Nor should he.
Almost seven years after Howard made his first and only trip to the NBA Finals, the hope for everyone affiliated with the Rockets organization is that we have not already seen Howard at his finest moment.
Sure, they have lost some talent, but with Ty Lawson sharing playmaking duties with Harden, and Howard feeling the best he has felt in a long time, he cannot help but to show his excitement for the coming season when asked about the front office acquiring Lawson.
“For me, he’s great,” Howard said. “A guy coming off the pick-and-roll, just throwing it up. He can penetrate and get to the basket and score. He just adds a dynamic to our team that I think we needed. I think it’s great for us.”
What would also be great for Harden, McHale and everyone that roots for the Rockets would be for Howard to turn back the clock.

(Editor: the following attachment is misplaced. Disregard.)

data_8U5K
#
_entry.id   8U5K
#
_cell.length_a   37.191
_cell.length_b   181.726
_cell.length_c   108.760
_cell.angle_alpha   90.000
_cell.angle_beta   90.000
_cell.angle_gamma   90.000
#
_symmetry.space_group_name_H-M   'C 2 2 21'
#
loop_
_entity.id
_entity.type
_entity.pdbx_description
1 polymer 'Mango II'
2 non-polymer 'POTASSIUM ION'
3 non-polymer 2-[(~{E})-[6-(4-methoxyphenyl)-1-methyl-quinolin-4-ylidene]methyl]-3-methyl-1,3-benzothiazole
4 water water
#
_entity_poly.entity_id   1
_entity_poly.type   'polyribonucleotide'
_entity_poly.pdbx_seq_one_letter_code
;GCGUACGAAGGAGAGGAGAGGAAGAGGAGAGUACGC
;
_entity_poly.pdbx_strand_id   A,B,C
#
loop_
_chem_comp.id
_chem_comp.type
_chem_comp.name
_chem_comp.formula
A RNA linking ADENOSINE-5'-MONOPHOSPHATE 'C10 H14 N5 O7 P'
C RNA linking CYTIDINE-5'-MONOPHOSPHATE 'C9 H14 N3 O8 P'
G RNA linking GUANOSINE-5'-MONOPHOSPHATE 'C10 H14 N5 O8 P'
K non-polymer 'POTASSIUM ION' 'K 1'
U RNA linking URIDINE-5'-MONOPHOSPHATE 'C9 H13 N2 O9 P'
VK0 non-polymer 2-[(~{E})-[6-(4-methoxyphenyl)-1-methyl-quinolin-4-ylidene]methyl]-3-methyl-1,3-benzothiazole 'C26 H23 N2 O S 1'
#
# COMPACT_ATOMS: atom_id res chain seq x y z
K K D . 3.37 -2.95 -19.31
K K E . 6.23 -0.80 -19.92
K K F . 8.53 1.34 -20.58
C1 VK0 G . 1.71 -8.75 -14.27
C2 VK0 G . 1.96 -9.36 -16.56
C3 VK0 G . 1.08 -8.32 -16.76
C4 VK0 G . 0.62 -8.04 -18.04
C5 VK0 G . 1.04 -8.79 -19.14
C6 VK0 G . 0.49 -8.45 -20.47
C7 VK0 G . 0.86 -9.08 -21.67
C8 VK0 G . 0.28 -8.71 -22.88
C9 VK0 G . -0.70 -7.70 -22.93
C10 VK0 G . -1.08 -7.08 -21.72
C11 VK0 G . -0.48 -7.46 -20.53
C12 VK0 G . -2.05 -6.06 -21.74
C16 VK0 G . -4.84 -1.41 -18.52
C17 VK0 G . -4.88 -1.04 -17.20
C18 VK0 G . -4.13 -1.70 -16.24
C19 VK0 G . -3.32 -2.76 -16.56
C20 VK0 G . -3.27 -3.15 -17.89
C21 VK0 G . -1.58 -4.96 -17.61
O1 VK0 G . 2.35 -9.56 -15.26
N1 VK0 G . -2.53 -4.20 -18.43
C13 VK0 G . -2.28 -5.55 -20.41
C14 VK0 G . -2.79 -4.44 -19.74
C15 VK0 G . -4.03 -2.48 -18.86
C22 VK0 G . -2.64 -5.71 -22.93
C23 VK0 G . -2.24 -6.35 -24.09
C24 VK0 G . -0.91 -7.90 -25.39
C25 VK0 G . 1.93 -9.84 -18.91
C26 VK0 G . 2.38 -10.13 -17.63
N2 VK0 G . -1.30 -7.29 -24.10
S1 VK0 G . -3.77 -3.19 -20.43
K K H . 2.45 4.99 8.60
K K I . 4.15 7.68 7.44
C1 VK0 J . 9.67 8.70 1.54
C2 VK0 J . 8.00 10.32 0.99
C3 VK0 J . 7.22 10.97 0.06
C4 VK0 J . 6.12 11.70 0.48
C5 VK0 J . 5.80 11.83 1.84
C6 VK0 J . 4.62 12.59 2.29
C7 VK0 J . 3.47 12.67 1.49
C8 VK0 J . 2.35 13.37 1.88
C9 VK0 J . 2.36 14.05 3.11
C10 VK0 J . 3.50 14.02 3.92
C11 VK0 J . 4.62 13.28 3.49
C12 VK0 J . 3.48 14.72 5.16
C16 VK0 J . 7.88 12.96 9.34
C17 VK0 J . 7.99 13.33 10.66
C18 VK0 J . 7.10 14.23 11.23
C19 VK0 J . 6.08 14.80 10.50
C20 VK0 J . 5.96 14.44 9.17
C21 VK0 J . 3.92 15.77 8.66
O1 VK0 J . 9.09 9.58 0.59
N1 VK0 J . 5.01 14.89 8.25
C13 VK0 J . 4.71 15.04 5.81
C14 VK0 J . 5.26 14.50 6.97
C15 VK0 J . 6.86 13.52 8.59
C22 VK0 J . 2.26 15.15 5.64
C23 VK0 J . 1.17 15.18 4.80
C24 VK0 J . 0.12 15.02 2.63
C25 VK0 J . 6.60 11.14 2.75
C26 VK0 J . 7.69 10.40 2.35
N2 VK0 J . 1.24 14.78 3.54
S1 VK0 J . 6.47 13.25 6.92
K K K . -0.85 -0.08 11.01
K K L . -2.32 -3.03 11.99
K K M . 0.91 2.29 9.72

Once upon a time, Dwight Howard seemed to have the keys to the NBA in his hands. No amount of weight seemed too great for his mighty shoulders. The unfortunate fact, though, is that in the National Basketball Association, if you find yourself still searching for something seven years after it was last seen, you are likely searching in vain.
Quietly, as he has escaped the same criticism as some of his peers—LeBron James, Chris Paul and Carmelo Anthony immediately come to mind—I am here to remind you that we once believed that Dwight Howard was on his way to immortal greatness, as well.